This female two-coloured mason bee may look like she’s trying out for the Quidditch team (she’d make a great BEE-ter), but she is actually busy collecting grass stalks to build her nest.
The tiny insect was filmed by the crew behind Sir David Attenborough’s Wild Isles series and was observed collecting up to 100 sticks of grass as well as disused snail shells.
They noted that the way she was carrying the grass made it look like she was riding a tiny broom.
Producer Nicolas Gates said she is now affectionately known as the “witch bee”.
“The two-coloured mason bee whizzes around chalk grasslands looking for empty snail shells of the exact right size,” said producer Nick.
“Like Goldilocks with her porridge testing, the bee will check lots of empty shells in the grassland, some are too big, some are too small or damaged until she finds just the right one within which to lay her egg.
“She then nests in the snail shells and hides it from predators using the dry grass stalks she collects.”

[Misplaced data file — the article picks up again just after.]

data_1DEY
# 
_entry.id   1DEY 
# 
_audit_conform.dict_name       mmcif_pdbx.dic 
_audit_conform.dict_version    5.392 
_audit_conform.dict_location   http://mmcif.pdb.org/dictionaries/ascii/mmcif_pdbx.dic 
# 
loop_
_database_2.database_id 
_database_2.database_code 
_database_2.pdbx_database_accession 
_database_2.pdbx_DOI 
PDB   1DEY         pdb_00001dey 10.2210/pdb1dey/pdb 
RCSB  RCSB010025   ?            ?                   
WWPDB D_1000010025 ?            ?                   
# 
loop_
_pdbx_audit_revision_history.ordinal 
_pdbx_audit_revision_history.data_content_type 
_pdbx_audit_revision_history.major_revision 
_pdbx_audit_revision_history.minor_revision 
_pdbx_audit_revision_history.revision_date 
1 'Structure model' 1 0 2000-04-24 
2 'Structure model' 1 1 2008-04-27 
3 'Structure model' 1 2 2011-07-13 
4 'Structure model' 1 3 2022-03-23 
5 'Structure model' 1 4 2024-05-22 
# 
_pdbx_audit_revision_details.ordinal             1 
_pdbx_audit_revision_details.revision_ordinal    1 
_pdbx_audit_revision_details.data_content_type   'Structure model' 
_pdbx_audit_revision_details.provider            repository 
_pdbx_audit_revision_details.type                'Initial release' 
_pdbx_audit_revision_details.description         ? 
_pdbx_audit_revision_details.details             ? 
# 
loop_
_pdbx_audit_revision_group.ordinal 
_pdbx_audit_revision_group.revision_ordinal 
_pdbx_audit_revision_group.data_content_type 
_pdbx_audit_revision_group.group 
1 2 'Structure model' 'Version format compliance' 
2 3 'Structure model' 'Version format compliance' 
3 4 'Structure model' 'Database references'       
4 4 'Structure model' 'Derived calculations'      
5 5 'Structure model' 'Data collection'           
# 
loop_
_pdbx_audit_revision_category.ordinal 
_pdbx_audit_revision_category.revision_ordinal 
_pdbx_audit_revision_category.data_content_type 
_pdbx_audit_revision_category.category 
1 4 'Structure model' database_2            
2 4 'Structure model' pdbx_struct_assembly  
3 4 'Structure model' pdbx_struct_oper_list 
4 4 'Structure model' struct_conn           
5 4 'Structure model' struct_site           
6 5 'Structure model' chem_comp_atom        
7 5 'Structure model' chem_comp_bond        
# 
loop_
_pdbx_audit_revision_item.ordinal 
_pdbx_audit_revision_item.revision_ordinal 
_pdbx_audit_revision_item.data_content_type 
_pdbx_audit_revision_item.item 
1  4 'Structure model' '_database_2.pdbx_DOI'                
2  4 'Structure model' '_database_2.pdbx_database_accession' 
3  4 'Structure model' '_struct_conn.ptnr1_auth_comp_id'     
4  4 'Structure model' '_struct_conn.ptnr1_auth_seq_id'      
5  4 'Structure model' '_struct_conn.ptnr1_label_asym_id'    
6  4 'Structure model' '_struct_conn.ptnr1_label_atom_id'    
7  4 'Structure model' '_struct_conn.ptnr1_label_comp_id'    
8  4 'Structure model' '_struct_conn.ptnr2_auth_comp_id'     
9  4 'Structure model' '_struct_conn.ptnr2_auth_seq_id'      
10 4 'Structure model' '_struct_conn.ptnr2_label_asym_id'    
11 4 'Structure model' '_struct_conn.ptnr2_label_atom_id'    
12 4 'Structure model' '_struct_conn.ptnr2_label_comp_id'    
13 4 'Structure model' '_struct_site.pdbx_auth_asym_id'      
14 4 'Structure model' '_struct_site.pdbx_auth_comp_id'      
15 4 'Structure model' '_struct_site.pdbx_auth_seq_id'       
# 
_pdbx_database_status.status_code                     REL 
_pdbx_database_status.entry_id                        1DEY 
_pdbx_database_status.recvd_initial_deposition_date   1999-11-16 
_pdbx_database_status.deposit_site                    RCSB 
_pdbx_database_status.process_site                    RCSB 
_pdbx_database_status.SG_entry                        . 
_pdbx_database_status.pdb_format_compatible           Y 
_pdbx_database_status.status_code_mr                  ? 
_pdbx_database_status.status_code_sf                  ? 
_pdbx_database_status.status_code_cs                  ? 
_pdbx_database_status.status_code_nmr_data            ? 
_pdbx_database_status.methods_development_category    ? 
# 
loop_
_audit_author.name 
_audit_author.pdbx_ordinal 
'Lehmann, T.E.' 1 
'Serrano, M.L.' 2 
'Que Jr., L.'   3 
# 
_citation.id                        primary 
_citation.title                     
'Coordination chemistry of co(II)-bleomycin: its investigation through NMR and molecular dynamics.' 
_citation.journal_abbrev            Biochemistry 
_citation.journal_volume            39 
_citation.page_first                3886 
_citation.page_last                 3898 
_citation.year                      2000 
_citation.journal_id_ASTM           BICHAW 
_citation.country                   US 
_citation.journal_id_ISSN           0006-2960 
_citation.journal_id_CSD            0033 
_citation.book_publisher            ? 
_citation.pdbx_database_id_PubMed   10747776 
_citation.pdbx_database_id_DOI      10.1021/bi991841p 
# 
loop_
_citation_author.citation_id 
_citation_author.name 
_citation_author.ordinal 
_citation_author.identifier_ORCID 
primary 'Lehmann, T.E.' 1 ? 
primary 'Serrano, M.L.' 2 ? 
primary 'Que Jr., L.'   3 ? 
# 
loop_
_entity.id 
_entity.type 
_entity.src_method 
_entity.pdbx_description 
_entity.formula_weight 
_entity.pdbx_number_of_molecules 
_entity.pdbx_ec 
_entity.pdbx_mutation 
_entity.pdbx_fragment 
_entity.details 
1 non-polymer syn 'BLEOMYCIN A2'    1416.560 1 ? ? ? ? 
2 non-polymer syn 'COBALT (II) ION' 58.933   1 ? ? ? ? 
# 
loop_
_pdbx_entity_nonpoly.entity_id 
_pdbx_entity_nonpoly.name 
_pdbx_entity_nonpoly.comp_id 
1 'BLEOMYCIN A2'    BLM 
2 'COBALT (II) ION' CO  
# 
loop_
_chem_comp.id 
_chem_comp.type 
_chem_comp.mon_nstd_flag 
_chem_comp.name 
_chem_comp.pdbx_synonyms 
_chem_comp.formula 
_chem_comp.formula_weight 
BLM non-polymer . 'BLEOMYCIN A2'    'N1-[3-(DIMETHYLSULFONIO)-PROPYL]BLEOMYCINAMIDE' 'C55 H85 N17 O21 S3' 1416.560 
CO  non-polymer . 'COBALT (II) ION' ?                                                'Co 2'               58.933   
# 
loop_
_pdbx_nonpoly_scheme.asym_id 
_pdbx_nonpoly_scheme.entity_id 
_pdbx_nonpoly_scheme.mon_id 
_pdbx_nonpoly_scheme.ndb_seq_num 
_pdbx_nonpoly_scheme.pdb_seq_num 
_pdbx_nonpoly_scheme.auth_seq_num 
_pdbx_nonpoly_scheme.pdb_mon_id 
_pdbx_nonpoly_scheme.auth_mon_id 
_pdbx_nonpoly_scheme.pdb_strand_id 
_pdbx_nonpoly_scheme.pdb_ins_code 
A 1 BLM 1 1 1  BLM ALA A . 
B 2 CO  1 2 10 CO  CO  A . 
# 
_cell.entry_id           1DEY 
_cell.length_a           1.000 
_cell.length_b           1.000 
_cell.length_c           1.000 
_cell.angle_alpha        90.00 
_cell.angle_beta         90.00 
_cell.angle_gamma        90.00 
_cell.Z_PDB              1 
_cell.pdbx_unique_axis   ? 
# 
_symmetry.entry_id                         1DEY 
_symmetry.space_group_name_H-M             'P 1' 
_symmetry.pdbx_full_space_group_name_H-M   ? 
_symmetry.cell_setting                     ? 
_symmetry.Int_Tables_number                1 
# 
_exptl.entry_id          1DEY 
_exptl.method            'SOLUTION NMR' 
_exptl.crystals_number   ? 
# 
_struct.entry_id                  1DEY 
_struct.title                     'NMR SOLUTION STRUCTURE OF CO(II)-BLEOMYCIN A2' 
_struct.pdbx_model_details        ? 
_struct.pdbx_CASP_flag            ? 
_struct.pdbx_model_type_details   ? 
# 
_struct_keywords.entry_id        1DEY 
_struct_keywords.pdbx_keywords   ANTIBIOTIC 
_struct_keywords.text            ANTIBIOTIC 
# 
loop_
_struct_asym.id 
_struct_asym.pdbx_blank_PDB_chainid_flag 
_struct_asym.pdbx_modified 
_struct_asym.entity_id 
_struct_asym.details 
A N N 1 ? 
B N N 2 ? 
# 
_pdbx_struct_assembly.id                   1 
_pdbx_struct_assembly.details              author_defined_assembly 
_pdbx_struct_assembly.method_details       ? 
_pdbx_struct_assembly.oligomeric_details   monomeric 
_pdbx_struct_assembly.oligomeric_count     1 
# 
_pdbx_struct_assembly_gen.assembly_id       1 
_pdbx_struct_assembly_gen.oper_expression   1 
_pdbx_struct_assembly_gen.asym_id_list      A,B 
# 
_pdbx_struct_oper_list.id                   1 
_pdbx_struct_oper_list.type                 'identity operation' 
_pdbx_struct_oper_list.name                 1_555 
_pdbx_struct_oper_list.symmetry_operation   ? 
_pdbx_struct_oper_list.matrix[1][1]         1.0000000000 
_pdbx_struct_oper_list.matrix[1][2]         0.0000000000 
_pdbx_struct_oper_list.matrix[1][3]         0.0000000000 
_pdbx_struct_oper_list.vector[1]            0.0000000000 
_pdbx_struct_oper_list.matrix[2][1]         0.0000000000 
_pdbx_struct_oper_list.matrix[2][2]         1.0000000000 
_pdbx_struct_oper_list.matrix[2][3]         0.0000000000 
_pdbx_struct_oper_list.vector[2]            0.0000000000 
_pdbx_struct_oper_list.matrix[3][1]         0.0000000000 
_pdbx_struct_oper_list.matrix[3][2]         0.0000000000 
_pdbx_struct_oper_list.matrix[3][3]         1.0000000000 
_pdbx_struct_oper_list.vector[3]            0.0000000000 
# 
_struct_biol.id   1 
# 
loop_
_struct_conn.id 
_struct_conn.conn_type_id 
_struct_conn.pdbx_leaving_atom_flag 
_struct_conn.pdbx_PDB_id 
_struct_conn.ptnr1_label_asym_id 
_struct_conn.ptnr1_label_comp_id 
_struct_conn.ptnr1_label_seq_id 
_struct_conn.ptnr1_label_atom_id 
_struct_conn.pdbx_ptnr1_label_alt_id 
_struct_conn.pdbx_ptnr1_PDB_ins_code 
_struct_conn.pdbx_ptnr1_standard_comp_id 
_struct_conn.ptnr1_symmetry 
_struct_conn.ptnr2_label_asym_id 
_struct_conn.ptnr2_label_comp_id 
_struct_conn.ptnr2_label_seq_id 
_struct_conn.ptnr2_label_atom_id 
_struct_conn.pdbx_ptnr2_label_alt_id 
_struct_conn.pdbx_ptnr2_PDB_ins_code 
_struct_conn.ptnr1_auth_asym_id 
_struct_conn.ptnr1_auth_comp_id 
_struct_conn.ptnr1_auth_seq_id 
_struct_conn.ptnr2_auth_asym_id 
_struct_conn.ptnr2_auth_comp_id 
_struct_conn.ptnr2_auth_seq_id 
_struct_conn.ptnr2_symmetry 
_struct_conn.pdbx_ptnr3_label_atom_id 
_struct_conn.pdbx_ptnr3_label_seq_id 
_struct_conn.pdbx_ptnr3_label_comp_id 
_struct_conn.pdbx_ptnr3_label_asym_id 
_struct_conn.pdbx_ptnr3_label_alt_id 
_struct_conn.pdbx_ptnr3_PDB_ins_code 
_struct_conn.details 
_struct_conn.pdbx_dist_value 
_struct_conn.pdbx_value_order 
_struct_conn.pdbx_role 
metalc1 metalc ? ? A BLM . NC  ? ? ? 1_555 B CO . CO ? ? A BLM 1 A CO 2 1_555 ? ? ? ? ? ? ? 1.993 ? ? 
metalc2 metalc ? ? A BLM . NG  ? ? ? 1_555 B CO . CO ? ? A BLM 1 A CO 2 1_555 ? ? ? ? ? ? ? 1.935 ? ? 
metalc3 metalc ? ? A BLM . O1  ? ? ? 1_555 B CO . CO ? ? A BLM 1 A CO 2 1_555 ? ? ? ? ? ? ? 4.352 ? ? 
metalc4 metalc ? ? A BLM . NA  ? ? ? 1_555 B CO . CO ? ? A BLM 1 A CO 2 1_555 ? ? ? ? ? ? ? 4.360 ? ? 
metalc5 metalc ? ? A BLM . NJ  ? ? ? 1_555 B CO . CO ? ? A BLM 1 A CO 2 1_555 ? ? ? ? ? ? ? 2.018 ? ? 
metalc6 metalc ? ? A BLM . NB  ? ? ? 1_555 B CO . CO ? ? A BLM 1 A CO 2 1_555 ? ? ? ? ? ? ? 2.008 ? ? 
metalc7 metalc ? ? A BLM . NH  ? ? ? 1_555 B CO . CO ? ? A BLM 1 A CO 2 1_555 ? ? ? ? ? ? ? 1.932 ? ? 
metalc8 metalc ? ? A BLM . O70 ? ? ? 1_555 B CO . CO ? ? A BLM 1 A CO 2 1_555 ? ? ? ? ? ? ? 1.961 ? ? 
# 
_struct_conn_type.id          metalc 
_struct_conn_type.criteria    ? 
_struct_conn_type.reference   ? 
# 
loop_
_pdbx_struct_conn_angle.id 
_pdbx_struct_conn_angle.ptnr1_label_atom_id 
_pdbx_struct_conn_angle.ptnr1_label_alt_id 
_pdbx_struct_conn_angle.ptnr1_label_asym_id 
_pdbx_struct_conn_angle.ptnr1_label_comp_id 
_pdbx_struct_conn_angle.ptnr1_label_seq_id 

Check out this incredible picture of a Mason bee flying a broomstick!
You can see the full story of the bee and many other amazing creatures that inhabit the UK’s grasslands in the latest episode of Wild Isles, which is on BBC iPlayer now.
The latest episode also features the never before seen lifecycle of a blue butterfly.
The sequence, which was filmed over three years shows how a killer caterpillar transforms into a stunning large blue butterfly.
The species was once extinct in the UK but was reintroduced to the British Isles and is now believed to be one of the largest concentrations of large blue butterflies anywhere in the world.
Wild Isles cameraman Alastair MacEwen said: “The making of Wild Isles has coincided with remarkable conservation success. Through careful scientific management, the butterfly has been brought back and can be seen once more in British meadows, giving us a glimmer of hope for the future.”